80% would work from vacation if it meant extending travel

Forget about working from home – eight out of ten remote workers surveyed are ready to do their work from vacation.

According to a recent survey of 2,000 remote workers and flexible remote workers, 80% would consider working remotely from their place of leisure as a way to extend their travel time.

This was especially true for respondents aged 26 to 41 (83%), who accounted for 70% of the respondents.

Overall, half of those surveyed said they were as happy to work on vacation (48%) as they are at the local coffee shop (47%).

When asked about the choice between a longer trip that required remote work and a shorter trip that did not require work, twice as many respondents chose the former (46% vs. 26%).

A survey conducted by OnePoll on behalf of Marriott Vacations Worldwide also indicates that the average remote worker takes four overnight trips a year, with 83% of them taking at least one such trip in 2022.

At the same time, the average remote worker takes only nine days of vacation in the same period, with one in five (22%) taking five days or less and nine in 10 (90%) less than three weeks.

This is in line with similar findings from the U.S. Bureau of Labor and Statistics, which found that the majority of private sector workers (65%) only get 5 to 14 paid days off after a year of work.

Of those surveyed by OnePoll, only 40% said their employer offers unlimited leave, and 39% are not compensated for unused paid leave.

With this in mind, it’s not surprising that 79% of respondents say they’re more interested in “jobs” than two years ago, and plan to take one to five vacations in 2023.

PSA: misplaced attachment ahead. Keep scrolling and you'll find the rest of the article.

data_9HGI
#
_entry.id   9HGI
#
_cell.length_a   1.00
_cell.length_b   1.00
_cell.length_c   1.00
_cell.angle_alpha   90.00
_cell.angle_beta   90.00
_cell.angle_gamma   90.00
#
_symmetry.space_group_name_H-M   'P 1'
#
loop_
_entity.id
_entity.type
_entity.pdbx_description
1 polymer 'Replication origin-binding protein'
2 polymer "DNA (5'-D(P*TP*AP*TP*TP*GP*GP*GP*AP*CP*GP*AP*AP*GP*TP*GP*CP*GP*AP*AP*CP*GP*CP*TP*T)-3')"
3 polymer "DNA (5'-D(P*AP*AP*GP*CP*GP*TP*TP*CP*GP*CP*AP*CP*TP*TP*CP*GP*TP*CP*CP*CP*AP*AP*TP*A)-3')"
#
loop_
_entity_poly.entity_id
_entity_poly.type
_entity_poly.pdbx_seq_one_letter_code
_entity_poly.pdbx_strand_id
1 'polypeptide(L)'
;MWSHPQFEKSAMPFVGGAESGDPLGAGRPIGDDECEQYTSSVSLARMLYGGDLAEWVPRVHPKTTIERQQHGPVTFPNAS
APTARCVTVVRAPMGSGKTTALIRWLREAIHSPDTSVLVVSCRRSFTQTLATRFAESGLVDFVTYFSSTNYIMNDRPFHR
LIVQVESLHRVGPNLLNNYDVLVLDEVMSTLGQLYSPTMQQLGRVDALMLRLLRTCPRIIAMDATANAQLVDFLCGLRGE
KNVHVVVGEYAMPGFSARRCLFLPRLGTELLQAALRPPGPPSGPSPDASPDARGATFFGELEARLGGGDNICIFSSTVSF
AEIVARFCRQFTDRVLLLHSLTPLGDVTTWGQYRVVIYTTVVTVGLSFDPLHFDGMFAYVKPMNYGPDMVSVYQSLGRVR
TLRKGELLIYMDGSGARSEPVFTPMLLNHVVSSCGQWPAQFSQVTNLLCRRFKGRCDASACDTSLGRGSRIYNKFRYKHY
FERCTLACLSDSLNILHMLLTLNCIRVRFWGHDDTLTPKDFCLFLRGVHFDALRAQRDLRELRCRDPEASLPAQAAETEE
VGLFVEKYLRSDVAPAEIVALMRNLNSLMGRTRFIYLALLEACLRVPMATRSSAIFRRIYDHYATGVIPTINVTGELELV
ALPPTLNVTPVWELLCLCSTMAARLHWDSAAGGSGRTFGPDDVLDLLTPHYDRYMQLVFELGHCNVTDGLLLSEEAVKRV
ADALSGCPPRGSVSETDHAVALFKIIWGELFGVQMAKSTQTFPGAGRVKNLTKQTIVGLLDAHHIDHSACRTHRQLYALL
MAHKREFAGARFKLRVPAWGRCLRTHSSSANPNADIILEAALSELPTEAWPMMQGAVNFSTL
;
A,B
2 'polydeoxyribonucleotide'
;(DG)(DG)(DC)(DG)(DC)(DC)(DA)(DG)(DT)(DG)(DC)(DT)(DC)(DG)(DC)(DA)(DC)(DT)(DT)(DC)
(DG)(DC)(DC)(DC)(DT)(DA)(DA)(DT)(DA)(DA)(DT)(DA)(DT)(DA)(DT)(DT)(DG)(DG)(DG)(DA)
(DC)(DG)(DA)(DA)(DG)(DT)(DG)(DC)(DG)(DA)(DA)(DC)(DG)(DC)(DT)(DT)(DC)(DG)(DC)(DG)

“The rise of remote working has changed the way people think about vacations and leisure travel,” said Lori Gustafson, EVP, Chief Brand and Digital Officer at Marriott Vacations Worldwide. “The flexibility of no longer having to be confined to the office has opened up a new opportunity for Americans to give in to their love of wandering and take up ‘the workplace’.

Seven out of ten employees (73%) now take more days off per year than before they started working remotely. More than two in three (69%) say the flexibility of working remotely has improved their overall well-being and happiness.

Remote workers are already used to doing their work outside the office – 96% said they often work remotely from a place other than home, with 65% doing it often.

Not surprisingly, those surveyed listed hotel rooms (25%) and vacation rentals (23%) as the best places to work while on vacation – although one in six wouldn’t even feel productive sitting by the pool (18%).

In addition to location, space (36%), silence (38%) and Internet access (42%), these are the three most important amenities that employees look for when choosing accommodation for a hybrid holiday with work.

“Travel is not only about location, but also about experiences. Those who work remotely from their destination not only have the space to separate their working day from their vacation, but also enjoy a range of experiences and adventures when the working day comes to an end,” added Gustafson. “When you can work from anywhere, every weekend can be a long weekend to enjoy your vacation, visit friends and family you haven’t seen in a while, and just make up for lost time.”

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